Thursday, June 30, 2016

Summer Joys: Small to Large

As June comes to a close, I have a multitude of Summer Joys. Some are small:

Four o'clock flowers blooming in with my Asiatic lilies,

Swallows nesting, flying, and sitting on lines.

Some joys are lifelong: Family.

And some joys come from the fruits of my labor: I am honored and delighted to have my painting Life Cycle Imperative #8 accepted by my mentorKatherine Chang Liu, to hang in the Rocky Mountain National Watermedia Exhibition. The show will be held in  Foothills Art Center, in Golden, Colorado this fall.

Thursday, June 16, 2016

Summer Thoughts

Every once in a while, in unexpected places, I find a quote that seems to be just what I need to contemplate at that moment. On a plane heading to the Western Federation of Watercolor Societies Conference in Denver last week, I found such a quote in Southwest: The Magazine. The article was an interview with actor Patrick Wilson; but the arts are the arts, and all artists grapple with similar frustrations. He was referring to the many years he has worked toward getting significant acting roles.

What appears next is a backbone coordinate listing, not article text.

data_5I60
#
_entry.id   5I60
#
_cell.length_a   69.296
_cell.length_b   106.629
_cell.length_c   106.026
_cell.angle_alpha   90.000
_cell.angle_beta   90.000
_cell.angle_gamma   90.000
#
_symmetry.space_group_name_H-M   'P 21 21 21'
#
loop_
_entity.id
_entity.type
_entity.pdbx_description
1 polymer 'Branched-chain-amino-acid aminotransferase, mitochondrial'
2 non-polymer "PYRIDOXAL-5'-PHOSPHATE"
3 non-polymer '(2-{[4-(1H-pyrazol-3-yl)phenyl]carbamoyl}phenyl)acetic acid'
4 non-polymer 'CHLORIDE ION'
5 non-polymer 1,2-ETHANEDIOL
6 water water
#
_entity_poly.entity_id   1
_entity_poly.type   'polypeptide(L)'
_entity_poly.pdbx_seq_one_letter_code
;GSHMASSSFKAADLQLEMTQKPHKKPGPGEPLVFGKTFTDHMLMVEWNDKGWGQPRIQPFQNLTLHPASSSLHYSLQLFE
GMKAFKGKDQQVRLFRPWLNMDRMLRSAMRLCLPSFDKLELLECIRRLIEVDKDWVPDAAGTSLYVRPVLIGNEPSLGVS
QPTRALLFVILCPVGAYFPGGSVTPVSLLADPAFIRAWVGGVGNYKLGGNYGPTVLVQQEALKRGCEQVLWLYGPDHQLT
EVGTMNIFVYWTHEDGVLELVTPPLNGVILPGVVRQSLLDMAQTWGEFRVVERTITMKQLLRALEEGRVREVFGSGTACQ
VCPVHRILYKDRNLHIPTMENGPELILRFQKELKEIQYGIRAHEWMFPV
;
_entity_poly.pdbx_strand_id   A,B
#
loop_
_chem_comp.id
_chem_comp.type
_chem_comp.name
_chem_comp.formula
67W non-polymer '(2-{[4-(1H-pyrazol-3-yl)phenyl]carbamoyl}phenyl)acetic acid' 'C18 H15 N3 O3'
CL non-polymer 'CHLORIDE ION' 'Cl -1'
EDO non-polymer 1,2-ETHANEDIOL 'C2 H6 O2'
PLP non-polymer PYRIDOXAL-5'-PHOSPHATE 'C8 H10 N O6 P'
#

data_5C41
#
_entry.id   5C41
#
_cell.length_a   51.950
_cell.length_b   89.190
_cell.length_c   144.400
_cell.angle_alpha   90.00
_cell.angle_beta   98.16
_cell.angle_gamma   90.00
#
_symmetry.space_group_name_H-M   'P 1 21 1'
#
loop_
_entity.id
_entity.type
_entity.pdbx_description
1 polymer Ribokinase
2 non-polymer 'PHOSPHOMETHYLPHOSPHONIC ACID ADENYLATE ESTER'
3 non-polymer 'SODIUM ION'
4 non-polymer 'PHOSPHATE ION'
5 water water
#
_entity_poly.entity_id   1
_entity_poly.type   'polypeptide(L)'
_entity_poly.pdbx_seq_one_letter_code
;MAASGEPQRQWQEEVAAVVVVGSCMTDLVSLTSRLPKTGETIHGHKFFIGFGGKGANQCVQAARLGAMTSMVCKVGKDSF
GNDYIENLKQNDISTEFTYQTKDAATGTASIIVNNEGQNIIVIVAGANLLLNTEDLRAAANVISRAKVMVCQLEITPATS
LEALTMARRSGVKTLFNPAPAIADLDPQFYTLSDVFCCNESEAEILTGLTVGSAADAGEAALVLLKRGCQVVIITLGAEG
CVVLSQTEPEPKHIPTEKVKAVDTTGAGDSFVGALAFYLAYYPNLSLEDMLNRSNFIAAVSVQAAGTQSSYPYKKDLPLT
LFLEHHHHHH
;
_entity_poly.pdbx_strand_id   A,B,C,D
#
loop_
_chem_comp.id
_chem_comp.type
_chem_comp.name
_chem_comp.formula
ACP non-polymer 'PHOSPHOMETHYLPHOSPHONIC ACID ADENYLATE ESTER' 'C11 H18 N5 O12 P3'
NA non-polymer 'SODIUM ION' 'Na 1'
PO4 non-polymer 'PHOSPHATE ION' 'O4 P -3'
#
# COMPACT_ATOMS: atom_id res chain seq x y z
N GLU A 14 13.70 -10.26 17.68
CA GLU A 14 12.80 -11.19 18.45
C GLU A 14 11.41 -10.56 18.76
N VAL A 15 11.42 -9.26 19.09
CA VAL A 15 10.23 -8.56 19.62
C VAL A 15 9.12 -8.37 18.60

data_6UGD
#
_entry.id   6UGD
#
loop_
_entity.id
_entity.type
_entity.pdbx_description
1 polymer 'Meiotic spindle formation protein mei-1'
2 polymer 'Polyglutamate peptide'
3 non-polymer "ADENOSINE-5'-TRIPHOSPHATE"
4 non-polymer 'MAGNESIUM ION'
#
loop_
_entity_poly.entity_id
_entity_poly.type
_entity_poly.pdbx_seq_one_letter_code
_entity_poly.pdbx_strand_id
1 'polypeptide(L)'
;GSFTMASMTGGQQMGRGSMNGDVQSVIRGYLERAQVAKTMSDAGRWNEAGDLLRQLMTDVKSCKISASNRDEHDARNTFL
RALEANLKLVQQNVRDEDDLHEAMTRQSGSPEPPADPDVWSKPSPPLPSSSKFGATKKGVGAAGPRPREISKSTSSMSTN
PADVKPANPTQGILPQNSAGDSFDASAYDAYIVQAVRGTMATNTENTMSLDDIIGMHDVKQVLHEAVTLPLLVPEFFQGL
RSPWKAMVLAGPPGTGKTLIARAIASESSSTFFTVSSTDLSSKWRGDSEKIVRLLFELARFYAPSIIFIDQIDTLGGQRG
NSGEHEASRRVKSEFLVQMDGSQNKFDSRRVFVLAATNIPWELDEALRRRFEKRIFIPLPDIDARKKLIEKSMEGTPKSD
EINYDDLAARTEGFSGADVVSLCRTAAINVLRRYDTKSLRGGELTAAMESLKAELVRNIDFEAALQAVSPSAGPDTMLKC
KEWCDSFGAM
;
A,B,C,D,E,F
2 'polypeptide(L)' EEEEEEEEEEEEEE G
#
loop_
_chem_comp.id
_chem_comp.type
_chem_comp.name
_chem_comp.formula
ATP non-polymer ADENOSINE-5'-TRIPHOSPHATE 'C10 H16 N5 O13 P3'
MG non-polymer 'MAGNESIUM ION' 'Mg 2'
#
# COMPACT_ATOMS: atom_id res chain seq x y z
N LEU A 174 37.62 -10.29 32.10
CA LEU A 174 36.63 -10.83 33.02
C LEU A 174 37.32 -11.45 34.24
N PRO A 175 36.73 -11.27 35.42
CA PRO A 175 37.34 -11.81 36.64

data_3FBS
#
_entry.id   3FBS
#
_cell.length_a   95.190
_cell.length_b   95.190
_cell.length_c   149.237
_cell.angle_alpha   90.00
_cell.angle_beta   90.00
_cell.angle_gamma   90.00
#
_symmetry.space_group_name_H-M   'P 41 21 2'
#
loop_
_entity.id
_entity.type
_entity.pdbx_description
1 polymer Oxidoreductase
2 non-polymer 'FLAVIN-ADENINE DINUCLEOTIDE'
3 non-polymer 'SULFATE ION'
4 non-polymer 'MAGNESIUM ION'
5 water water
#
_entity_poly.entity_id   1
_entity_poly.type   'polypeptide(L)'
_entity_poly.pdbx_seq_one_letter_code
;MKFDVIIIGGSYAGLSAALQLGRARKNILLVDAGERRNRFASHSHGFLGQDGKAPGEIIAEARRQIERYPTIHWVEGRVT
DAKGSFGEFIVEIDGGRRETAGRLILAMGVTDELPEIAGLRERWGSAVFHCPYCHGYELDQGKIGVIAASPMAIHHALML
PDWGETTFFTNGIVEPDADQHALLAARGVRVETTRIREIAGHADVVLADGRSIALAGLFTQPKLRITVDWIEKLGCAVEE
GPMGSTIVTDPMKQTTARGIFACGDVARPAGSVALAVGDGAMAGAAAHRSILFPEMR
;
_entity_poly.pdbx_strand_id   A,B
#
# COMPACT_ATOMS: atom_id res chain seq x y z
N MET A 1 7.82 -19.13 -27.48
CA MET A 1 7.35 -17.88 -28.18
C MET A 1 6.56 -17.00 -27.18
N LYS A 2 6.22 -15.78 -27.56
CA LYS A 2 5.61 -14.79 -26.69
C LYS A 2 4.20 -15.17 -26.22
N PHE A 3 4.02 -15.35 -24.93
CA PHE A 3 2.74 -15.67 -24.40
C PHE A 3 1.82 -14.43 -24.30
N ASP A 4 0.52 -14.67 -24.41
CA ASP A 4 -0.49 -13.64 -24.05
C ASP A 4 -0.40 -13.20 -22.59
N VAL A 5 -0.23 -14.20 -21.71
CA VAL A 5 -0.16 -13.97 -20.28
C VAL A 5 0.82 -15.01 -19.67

You can’t look at the top of the staircase and want to be there. You have to look at the step directly ahead of you and ask yourself, “How do I climb that step?”
I had just been thinking about some of my long range goals: getting into shows, getting signature memberships, and earning various accolades-- you know, the pie in the sky stuff we artist dream of yet often find more obstacles than open doors. The top of the staircase. But this quote made me think about what is really right before me--the next step, which is the next painting. That is really what I can control and have power over. If I approach each next work with a passion for that piece of paper which I will adorn with paint, I have climbed the next step. When I take time to really “finish” a piece, I have climbed the next step. When I have the courage to put it out there for a juror to look at or the public to see, I have climbed the next step.

It is very rare to make a grand entrance into the art world right off the bat. Successful artists work very hard and very long for recognition. And it all starts from where you are now and the piece of paper in front of you!

The Watercolor Society of Oregon team in Denver
Ruth Armitage, yours truly and Anji Grainger